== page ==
- A book critic from the Los Angeles Times (who had previously worked as a theater critic for the New York Times) wrote an extremely hostile review1 of Moon Palace. Not just a negative review, but an out-and-out assault. [... Perhaps a year later, a New York Times op-ed page editor and I went to a restaurant,] and when the lunch was over and we were about to leave, he spotted the reviewer from the L.A. Times, his former colleague in New York. "Look, there's X," he said. "Let's go over and say hello." I didn't have time to tell him that X has written a nasty review of my novel and that I had no desire to meet him. When the op-ed page editor announced my name to X, the man's face went white, and I saw fear in his eyes. He looked like someone expecting to be punched, and I confess that for a brief instant I felt tempted to oblige him. But only for an instant. It seemed far better to pretend that I had no idea who he was, had never heard of his name, had never read the review, and therefore I politely shook his hand and told him how happy I was to meet him. He looked both shocked and relieved - there was no punch, after all - and for those few moments I felt a strange sense of power (never felt before, never since), knowing that I was in complete control of this man's fate, that he was utterly in my hands. I had behaved beautifully, I thought, and I left the restaurant basking in my moral triumph.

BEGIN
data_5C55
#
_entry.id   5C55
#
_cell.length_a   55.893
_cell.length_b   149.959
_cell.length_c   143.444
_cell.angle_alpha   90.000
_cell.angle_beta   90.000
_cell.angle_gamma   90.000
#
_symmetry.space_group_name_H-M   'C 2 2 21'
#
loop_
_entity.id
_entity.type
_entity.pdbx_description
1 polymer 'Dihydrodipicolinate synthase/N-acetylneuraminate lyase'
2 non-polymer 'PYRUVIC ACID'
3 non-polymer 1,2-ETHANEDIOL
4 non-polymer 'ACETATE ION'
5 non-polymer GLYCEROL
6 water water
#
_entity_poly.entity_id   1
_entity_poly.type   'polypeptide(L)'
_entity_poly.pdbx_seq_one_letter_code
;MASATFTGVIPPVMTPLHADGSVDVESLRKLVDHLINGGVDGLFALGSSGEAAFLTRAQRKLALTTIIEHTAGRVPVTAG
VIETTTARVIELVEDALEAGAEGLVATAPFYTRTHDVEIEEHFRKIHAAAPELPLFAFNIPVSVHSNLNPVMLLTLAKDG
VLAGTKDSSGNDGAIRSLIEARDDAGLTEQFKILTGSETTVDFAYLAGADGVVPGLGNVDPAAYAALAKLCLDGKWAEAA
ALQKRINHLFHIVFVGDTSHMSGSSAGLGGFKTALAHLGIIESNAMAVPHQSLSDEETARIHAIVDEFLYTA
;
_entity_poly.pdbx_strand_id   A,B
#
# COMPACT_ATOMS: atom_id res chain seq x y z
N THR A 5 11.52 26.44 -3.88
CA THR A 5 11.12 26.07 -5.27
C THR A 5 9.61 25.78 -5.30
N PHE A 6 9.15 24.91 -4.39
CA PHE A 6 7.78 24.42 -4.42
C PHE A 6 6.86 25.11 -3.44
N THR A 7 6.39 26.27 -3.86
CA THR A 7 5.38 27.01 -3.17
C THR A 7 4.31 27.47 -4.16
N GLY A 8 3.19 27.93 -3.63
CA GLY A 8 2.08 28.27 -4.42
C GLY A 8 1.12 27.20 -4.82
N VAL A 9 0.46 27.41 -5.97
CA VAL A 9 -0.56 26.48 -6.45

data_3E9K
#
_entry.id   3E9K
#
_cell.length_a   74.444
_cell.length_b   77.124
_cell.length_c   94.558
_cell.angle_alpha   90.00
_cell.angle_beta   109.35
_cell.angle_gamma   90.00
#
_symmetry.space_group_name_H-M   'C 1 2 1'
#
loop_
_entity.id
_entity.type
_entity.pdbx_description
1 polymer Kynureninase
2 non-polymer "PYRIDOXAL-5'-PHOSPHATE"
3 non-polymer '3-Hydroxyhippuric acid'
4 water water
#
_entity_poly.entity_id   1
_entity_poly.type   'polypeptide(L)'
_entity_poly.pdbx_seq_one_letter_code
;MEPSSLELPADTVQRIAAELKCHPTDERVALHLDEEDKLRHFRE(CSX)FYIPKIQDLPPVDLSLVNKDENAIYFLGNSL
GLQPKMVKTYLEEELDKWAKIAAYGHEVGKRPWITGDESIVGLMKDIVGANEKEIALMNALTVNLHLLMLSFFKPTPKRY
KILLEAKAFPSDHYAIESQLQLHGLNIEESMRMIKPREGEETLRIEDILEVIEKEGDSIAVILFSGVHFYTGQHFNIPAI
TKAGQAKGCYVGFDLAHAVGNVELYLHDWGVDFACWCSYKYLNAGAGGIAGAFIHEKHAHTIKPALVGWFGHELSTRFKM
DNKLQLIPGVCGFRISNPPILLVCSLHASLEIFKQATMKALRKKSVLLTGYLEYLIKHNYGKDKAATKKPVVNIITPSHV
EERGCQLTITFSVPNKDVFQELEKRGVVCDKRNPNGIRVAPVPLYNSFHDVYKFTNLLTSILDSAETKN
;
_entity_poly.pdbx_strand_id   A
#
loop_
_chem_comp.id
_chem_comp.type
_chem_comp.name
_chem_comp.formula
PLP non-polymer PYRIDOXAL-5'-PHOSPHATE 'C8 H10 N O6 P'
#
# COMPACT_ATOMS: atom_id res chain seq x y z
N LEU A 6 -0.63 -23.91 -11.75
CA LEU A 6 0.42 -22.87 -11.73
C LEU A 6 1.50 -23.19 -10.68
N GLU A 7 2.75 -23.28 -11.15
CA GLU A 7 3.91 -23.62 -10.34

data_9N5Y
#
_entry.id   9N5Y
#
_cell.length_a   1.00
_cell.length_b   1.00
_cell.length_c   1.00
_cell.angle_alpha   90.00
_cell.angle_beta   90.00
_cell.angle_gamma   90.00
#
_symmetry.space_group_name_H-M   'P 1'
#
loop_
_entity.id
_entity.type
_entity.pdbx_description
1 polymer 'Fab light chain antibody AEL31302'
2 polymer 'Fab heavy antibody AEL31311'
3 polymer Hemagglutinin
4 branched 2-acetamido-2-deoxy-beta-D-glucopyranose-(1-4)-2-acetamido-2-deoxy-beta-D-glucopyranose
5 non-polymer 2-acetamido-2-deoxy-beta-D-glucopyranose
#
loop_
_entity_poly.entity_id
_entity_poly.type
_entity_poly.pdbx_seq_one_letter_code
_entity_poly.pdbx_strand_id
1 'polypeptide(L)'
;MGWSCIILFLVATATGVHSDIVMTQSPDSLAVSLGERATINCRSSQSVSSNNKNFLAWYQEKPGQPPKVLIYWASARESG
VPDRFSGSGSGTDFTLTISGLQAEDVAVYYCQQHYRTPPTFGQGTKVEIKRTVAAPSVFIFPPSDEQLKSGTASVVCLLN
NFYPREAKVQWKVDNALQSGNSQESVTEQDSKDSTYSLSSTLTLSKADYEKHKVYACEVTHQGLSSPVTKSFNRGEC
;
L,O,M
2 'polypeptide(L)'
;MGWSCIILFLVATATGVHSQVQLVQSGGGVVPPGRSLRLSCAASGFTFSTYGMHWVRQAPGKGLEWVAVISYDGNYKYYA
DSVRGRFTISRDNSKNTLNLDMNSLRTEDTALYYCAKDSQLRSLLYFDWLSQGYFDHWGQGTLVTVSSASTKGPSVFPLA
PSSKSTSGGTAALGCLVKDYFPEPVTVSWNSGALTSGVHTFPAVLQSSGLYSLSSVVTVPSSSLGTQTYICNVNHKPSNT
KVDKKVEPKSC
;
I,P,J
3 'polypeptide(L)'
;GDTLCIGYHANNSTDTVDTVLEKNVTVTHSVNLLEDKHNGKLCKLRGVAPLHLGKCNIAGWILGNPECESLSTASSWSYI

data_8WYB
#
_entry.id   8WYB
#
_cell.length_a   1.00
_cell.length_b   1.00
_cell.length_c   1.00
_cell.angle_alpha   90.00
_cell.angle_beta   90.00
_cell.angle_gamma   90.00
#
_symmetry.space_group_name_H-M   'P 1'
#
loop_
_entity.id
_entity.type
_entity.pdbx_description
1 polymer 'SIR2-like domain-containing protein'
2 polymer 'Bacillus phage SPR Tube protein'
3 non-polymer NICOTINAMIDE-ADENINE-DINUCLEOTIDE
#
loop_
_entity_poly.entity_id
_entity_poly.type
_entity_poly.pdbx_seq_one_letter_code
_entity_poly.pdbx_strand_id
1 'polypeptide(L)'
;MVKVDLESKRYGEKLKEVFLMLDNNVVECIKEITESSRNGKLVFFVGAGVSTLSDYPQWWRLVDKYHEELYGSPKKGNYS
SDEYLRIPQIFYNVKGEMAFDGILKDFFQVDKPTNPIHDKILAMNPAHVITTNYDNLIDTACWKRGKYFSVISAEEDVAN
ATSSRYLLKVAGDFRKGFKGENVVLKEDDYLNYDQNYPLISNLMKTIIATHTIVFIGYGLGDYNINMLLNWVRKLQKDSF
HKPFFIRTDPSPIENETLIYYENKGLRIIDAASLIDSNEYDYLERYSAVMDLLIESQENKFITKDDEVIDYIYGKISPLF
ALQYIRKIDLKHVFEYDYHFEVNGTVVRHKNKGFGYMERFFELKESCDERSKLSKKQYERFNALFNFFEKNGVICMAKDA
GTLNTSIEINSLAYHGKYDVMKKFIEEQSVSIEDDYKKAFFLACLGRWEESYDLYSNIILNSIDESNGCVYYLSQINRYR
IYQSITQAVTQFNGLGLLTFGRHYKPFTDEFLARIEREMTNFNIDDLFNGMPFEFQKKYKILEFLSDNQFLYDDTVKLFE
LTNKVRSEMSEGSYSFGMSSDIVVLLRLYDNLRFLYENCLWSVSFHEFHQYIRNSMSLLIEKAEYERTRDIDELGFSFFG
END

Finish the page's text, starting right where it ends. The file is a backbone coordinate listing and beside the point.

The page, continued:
Now I'm note sure I did the right thing. Years passed, many years, and eventually X returned to the New York Times as an occasional reviewer of books. [...] Last year (fall 2008) I opened my morning copy of the Times to read over breakfast, and there, to my surprise, was a review of Man in the Dark by X. [...] Another blistering attack by the man I probably should have punched twenty years ago. One sentence has stuck with me and will never be expunged from my mind: "Paul Auster does not believe in traditional fictional values."2 What on earth does that mean? It sounds like something a right-wing politician might say during an election campaign.
- Anyway, bravo to you for your forbearance, and boo to the critic in question for failing to be ennobled by your example.